Posts tagged with: History

Although American Civil War reenactors are a common sight in the United States, such groups are extremely thin on the ground in Ireland. However, one organisation is notable for their regular appearances in the blue and gray around the country,...
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Private Albert D.J. Cashier served in the ranks of the 95th Illinois from their muster in on 4th September 1862 until they were discharged in August 1865. A member of the regiment’s Company G, he witnessed some hard fighting at...
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As the Irish in the American Civil War site continues to develop it is intended that the regular articles will be interspersed with ‘Discussion and Debate’ pieces, aimed at stimulating dialogue and asking or posing specific questions about the Irish...
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The Books section of the site is intended to be a comprehensive resource of all relevant books published since 1861 on the Irish experience of the Civil War. It has now grown to 146 titles, and is, as far as...
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It is just after 4p.m. on 1st September 1864, and the men of the XIV Corps of the Army of the Cumberland are ordered to the attack. Their objective is the right flank of Confederate Lieutenant-General William Hardee’s Corps, which...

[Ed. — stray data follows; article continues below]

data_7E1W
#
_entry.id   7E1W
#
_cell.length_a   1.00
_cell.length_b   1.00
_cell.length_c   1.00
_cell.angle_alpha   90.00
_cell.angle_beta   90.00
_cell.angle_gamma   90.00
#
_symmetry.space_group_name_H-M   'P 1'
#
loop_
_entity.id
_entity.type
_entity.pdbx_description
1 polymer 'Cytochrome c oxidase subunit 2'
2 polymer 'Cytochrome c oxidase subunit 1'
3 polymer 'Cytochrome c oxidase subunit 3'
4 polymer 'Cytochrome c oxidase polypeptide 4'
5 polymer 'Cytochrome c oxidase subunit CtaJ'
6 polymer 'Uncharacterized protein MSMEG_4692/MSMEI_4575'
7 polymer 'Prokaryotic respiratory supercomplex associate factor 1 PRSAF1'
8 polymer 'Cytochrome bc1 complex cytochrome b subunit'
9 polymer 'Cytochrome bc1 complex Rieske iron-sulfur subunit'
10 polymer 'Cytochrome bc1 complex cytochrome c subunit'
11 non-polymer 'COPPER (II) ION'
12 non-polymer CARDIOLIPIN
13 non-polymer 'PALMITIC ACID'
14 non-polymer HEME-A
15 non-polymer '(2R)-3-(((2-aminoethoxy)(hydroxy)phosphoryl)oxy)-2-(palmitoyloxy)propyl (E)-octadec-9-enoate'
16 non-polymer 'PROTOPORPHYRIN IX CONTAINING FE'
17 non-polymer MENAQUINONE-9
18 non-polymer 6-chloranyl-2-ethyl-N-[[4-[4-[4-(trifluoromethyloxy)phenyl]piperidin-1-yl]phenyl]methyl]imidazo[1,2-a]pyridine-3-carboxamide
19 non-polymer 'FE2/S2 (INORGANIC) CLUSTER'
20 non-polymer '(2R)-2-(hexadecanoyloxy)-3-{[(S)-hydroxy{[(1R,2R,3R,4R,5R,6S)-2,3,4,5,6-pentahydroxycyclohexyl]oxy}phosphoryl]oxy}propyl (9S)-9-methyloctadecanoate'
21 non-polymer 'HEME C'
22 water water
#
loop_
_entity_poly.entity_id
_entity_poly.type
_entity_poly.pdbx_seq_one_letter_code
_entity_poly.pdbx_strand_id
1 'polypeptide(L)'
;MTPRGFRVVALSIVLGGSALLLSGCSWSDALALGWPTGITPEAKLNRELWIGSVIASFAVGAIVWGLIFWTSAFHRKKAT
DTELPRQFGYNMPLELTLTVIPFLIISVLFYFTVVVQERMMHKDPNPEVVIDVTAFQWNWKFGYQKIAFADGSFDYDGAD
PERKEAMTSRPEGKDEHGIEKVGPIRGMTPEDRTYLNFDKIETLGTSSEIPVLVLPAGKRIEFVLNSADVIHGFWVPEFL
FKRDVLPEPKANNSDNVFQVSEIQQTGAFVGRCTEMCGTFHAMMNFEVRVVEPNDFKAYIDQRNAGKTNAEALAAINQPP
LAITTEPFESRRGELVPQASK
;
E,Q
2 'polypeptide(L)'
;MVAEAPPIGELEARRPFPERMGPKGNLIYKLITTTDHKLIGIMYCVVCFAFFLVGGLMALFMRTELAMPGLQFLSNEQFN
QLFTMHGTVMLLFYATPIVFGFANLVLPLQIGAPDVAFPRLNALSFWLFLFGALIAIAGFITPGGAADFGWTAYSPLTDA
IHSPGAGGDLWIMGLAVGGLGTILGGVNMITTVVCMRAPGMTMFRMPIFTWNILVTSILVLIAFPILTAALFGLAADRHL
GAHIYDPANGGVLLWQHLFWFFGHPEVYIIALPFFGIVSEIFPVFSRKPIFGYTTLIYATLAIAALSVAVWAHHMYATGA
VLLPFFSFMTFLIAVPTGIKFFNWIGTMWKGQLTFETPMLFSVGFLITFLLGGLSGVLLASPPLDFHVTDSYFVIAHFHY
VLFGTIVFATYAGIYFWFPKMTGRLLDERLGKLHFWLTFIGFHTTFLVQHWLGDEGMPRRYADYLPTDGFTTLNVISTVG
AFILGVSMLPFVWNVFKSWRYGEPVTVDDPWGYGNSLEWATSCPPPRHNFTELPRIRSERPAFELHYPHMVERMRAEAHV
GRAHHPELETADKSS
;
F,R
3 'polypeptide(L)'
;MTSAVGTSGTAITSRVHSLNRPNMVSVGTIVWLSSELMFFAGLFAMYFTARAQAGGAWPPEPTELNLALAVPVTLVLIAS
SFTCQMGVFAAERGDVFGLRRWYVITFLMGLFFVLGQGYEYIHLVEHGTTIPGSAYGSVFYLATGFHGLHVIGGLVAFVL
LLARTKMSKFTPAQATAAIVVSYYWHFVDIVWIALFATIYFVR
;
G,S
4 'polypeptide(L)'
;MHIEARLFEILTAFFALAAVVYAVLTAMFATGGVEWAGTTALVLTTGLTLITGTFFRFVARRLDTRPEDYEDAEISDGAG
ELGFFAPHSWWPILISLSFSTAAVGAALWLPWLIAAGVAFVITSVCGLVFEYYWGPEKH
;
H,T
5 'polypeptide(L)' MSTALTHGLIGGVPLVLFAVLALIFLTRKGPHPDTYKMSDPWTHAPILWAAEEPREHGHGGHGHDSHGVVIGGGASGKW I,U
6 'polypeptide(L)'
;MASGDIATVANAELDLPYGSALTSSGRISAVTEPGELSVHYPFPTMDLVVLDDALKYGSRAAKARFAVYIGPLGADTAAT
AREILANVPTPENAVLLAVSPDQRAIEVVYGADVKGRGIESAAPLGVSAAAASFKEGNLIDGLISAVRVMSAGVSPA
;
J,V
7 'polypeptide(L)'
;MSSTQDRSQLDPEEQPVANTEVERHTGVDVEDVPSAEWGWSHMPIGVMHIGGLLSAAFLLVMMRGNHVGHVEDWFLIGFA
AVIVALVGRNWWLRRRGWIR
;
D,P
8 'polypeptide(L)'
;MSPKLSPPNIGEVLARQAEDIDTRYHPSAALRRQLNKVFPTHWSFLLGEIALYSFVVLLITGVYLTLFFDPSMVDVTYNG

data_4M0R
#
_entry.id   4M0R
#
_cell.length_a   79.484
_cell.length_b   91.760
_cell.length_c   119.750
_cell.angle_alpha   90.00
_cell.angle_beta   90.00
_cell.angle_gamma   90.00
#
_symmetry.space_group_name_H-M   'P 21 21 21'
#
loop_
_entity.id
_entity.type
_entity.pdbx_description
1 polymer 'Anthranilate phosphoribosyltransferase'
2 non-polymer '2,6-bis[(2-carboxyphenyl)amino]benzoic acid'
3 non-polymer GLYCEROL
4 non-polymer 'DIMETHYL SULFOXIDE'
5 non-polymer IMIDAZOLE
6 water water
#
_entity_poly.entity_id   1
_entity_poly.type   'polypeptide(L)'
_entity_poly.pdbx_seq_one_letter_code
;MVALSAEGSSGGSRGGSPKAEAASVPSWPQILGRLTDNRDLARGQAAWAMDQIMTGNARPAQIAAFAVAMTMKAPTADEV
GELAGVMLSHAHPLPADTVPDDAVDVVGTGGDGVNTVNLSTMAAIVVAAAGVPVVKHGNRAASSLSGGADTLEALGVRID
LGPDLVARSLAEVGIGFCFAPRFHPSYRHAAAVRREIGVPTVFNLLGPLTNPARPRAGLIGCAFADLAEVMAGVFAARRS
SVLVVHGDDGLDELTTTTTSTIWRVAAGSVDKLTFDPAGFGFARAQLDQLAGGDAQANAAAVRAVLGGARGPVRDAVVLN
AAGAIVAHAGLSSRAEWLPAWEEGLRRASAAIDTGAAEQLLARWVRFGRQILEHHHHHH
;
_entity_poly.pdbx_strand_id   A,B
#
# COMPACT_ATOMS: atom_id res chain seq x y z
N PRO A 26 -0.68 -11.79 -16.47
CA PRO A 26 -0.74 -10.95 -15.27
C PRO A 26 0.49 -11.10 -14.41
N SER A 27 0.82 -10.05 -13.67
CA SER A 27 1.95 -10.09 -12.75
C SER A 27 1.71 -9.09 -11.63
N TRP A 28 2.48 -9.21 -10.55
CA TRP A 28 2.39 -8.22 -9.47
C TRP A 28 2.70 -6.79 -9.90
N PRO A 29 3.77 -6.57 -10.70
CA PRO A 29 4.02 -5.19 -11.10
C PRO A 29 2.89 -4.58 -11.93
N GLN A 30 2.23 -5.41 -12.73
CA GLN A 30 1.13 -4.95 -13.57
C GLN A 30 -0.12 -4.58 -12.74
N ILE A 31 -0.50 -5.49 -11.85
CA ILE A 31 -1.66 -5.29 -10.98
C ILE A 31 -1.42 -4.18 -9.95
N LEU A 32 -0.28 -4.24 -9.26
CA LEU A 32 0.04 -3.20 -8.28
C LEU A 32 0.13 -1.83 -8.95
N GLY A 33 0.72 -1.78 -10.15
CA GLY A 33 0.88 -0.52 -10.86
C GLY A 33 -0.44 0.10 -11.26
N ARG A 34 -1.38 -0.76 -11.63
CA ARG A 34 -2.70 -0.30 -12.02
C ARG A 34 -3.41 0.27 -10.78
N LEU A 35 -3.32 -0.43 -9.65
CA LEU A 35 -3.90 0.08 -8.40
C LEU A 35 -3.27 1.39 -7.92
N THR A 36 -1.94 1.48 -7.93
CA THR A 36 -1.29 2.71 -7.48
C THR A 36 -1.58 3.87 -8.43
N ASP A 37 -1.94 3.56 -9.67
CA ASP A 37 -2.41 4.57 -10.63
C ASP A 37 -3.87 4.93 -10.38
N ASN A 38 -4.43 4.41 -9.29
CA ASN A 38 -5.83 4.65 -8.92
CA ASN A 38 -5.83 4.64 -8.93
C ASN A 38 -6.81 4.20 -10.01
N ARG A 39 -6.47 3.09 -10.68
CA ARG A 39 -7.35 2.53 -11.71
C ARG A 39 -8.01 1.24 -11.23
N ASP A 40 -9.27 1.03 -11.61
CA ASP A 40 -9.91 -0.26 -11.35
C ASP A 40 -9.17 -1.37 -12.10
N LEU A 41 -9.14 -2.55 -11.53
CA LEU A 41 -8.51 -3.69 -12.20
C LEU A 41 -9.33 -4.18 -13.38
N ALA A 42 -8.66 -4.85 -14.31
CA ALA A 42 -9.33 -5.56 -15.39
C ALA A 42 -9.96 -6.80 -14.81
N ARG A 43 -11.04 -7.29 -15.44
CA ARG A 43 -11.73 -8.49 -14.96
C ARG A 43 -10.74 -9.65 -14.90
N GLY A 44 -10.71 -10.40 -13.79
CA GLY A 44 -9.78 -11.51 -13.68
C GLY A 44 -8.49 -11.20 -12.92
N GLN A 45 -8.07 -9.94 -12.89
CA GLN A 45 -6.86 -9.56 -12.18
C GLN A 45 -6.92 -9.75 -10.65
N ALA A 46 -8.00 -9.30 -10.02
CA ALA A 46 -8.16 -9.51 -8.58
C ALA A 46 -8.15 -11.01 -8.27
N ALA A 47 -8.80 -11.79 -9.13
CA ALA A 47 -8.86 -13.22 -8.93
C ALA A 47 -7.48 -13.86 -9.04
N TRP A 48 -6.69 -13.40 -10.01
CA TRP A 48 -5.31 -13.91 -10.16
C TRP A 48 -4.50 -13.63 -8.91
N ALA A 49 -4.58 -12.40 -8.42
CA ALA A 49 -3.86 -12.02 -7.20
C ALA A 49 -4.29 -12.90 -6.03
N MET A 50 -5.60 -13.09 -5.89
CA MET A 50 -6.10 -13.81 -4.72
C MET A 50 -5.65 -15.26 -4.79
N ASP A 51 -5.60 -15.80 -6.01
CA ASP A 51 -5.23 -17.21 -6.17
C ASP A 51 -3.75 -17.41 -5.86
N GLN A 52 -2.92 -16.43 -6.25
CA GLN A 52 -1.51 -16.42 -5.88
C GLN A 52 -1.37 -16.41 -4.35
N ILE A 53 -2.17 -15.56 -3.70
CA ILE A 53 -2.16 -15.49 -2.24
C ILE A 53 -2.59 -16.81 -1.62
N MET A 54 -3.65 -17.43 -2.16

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On 29th May 1865 United States President Andrew Johnson issued an Amnesty Proclamation for those who directly or indirectly participated in the rebellion. However, the amnesty did not cover everyone in the former Confederate States; fourteen exceptions were outlined, and...
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The American Civil War of 1861-65 took place some 150 years ago. It is very difficult for us to imagine what is was like to experience the upheaval of that period, or to have borne witness to the horrors of battlefields such...
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James Wall Scully was born in Kilkenny in 1837. He emigrated to the United States and in 1856 enlisted in the U.S. Army, beginning an association that would continue until 1900 when he retired with the rank of Brigadier-General. Anthony...
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Irish in the American Civil War celebrates its first birthday this week. It is hard to believe it is already a year since the first post on the blog, how time flies! There is still a long way to go...
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More Irish born men reached the rank of general in the American Civil War than any other foreign nationality. However, there were many more Irishmen who achieved the rank of Colonel without advancing to a more exalted rank. In the...
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